New Yorker article on Philip K. Dick, "Blows Against the Empire" by Adam Gopnik:
Of all American writers, none have got the genre-hack-to-hidden-genius treatment quite so fully as Philip K. Dick, the California-raised and based science-fiction writer who, beginning in the nineteen-fifties, wrote thirty-six speed-fuelled novels, went crazy in the early seventies, and died in 1982, only fifty-three. His reputation has risen through the two parallel operations that genre writers get when they get big. First, he has become a prime inspiration for the movies, becoming for contemporary science-fiction and fantasy movies what Raymond Chandler was for film noir: at least eight feature films, including “Total Recall,” “Minority Report,” “A Scanner Darkly,” and, most memorably, Ridley Scott’s “Blade Runner,” have been adapted from Dick’s books, and even more—from Terry Gilliam’s “Brazil” to the “Matrix” series—owe a defining debt to his mixture of mordant comedy and wild metaphysics.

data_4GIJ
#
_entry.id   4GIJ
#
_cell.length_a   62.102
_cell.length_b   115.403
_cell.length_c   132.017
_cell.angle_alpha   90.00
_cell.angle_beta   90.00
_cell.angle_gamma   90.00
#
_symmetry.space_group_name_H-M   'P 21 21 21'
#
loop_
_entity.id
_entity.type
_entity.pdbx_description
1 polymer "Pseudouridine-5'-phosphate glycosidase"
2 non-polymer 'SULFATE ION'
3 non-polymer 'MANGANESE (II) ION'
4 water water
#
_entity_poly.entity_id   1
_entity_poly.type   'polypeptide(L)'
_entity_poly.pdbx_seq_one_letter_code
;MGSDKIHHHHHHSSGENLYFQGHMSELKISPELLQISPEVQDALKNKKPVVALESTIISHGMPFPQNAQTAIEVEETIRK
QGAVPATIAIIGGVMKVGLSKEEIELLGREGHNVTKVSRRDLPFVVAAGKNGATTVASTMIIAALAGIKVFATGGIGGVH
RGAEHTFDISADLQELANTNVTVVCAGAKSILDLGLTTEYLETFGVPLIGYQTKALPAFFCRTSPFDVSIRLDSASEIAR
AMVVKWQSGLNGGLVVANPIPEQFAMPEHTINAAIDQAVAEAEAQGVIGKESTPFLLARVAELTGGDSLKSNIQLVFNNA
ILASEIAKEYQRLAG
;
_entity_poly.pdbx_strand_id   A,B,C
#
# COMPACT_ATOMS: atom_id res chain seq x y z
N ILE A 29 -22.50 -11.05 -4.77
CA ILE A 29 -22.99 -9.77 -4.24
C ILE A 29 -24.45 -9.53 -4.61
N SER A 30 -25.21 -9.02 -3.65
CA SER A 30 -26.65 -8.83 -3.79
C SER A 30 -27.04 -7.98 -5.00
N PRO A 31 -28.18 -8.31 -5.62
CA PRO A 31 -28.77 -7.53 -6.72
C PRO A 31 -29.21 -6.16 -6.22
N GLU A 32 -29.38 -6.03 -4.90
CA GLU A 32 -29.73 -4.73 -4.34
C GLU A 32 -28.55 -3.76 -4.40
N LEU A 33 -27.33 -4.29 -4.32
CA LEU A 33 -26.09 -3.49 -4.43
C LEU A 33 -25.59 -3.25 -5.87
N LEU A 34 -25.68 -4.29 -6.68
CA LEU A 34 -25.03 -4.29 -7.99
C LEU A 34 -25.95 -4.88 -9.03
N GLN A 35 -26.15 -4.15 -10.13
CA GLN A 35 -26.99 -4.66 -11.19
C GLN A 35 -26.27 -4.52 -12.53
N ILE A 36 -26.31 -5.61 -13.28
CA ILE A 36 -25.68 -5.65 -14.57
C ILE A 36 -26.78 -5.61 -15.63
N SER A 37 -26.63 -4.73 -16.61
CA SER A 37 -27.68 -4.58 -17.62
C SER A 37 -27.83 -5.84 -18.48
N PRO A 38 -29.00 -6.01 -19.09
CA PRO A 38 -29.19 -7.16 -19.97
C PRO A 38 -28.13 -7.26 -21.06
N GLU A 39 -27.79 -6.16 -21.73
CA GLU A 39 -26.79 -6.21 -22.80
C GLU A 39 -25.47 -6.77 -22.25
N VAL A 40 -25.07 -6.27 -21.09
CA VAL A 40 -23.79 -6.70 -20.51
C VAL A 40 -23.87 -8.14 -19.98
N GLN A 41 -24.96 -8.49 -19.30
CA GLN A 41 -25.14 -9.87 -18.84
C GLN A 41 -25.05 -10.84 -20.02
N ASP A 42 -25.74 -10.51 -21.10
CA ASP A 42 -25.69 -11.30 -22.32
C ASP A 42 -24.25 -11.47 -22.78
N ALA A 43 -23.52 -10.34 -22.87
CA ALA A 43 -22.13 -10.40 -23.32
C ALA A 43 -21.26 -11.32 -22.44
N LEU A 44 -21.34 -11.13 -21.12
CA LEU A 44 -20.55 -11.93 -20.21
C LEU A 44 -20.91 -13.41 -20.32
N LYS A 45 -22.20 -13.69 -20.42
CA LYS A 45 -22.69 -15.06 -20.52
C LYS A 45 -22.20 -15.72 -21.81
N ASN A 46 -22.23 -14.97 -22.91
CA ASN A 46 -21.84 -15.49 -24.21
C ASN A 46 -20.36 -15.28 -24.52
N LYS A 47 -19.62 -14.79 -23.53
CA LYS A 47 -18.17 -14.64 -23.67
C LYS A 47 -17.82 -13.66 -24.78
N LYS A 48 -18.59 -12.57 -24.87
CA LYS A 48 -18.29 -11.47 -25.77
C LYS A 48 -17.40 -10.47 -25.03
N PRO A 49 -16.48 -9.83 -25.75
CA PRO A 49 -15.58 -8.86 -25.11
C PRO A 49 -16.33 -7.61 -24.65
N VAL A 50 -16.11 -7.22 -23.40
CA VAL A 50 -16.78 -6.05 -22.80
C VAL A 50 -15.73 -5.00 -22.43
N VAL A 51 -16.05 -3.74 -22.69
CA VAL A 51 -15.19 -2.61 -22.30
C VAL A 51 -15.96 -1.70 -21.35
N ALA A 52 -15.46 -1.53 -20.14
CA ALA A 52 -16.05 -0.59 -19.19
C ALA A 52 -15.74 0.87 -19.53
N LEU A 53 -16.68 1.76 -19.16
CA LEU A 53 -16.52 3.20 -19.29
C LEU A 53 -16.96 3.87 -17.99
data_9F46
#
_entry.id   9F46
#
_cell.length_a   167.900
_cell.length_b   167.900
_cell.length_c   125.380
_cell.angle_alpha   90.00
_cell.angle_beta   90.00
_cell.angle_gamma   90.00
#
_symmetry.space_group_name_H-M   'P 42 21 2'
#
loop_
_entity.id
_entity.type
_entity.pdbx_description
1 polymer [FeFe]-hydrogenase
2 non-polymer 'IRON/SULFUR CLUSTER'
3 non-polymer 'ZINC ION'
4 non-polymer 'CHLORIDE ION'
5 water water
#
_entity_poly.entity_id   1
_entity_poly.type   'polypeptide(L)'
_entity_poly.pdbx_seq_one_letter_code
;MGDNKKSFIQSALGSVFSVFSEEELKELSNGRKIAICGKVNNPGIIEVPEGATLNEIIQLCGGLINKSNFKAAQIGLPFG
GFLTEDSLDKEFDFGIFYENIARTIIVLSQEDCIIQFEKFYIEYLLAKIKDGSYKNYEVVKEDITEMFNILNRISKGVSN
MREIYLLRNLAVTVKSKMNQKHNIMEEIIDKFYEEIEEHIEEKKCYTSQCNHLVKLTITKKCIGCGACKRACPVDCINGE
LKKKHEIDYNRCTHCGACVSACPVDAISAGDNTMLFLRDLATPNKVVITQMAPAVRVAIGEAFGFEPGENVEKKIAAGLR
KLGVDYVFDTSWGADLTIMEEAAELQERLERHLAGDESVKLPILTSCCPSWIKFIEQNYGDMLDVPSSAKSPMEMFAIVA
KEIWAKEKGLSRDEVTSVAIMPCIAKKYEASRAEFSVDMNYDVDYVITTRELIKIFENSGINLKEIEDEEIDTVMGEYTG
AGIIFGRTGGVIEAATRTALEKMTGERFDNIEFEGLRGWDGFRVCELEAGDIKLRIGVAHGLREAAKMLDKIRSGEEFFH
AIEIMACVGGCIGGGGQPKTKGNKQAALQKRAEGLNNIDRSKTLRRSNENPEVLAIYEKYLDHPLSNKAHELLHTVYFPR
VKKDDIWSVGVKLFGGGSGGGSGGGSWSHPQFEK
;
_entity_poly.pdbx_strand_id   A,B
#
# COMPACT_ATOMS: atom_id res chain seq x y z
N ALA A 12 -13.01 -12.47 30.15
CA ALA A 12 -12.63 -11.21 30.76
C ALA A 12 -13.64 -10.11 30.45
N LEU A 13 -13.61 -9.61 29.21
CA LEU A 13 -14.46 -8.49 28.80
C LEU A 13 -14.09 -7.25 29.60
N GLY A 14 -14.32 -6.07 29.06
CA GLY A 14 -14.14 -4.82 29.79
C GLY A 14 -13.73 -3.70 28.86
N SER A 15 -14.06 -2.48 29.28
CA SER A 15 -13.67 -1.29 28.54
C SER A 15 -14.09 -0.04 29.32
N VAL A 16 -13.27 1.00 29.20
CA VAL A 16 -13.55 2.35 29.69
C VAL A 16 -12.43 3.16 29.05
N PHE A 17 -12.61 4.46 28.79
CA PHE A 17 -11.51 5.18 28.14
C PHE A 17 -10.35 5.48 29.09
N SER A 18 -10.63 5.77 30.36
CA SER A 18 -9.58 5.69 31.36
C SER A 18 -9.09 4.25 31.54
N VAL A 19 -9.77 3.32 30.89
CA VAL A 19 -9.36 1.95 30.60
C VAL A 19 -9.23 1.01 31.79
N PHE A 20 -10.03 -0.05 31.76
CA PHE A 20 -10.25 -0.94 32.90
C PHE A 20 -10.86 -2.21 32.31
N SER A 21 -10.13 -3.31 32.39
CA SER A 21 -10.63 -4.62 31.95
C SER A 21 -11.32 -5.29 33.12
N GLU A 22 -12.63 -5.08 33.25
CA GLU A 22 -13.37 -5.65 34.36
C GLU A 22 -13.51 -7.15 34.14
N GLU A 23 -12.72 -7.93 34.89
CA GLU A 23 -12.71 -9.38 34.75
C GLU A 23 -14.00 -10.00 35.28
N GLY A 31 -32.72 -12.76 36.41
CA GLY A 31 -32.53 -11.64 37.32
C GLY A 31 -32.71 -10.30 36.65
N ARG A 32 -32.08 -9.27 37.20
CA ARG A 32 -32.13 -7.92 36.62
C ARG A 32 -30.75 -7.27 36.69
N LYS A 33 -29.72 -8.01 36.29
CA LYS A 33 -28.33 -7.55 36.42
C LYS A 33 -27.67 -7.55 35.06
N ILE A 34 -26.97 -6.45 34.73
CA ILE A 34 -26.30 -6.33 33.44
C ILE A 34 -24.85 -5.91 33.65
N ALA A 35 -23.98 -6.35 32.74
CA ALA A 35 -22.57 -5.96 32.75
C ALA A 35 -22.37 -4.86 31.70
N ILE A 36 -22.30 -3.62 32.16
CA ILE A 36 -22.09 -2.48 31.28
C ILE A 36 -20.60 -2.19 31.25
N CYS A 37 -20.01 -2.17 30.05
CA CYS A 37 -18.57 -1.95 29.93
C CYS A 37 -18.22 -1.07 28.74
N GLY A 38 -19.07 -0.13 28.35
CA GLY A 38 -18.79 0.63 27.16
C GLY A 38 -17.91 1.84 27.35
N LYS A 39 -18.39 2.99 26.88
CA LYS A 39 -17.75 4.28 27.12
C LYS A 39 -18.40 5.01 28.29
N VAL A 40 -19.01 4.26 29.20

...While he served a fairly long apprenticeship—a series of almost unreadable realist working-class novels that he wrote in the fifties are now back in print—and struggled to make money, from the time “The Man in the High Castle” won a Hugo Award, in 1963, he was famous, admired, and read. He wasn’t reviewed on the front page of the Times Book Review, but so what? Reading his life—either in the reflective French version, by Emmanuel Carrère, or in the thorough and intelligent American one, by Lawrence Sutin—one has a sense not of a man of thwarted ambition but, rather, of a man burning up with ideas and observations who found in a pop form the perfect vehicle for expressing them.
Dick’s allegiance was not to literature but to writing and to the possibilities of writing as a form of protest and instant social satire.
It's several online pages. Check it out.